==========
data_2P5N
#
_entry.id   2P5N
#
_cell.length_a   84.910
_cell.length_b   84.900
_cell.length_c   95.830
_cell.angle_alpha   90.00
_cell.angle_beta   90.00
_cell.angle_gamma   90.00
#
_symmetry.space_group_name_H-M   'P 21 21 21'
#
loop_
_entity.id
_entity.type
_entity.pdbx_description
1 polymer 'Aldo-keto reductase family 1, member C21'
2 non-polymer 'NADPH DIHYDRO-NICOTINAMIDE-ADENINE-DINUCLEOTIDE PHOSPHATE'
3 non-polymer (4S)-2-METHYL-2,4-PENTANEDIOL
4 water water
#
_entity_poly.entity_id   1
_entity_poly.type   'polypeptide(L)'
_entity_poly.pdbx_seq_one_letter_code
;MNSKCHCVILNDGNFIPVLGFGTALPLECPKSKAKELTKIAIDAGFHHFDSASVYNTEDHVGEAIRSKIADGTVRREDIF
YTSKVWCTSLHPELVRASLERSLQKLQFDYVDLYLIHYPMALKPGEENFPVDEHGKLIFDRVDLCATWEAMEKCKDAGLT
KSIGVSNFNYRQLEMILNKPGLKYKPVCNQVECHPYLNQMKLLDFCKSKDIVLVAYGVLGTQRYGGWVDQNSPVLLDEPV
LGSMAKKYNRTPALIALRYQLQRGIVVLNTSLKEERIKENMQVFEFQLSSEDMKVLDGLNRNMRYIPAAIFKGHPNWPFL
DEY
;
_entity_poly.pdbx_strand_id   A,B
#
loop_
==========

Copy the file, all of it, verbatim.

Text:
data_2P5N
#
_entry.id   2P5N
#
_cell.length_a   84.910
_cell.length_b   84.900
_cell.length_c   95.830
_cell.angle_alpha   90.00
_cell.angle_beta   90.00
_cell.angle_gamma   90.00
#
_symmetry.space_group_name_H-M   'P 21 21 21'
#
loop_
_entity.id
_entity.type
_entity.pdbx_description
1 polymer 'Aldo-keto reductase family 1, member C21'
2 non-polymer 'NADPH DIHYDRO-NICOTINAMIDE-ADENINE-DINUCLEOTIDE PHOSPHATE'
3 non-polymer (4S)-2-METHYL-2,4-PENTANEDIOL
4 water water
#
_entity_poly.entity_id   1
_entity_poly.type   'polypeptide(L)'
_entity_poly.pdbx_seq_one_letter_code
;MNSKCHCVILNDGNFIPVLGFGTALPLECPKSKAKELTKIAIDAGFHHFDSASVYNTEDHVGEAIRSKIADGTVRREDIF
YTSKVWCTSLHPELVRASLERSLQKLQFDYVDLYLIHYPMALKPGEENFPVDEHGKLIFDRVDLCATWEAMEKCKDAGLT
KSIGVSNFNYRQLEMILNKPGLKYKPVCNQVECHPYLNQMKLLDFCKSKDIVLVAYGVLGTQRYGGWVDQNSPVLLDEPV
LGSMAKKYNRTPALIALRYQLQRGIVVLNTSLKEERIKENMQVFEFQLSSEDMKVLDGLNRNMRYIPAAIFKGHPNWPFL
DEY
;
_entity_poly.pdbx_strand_id   A,B
#
loop_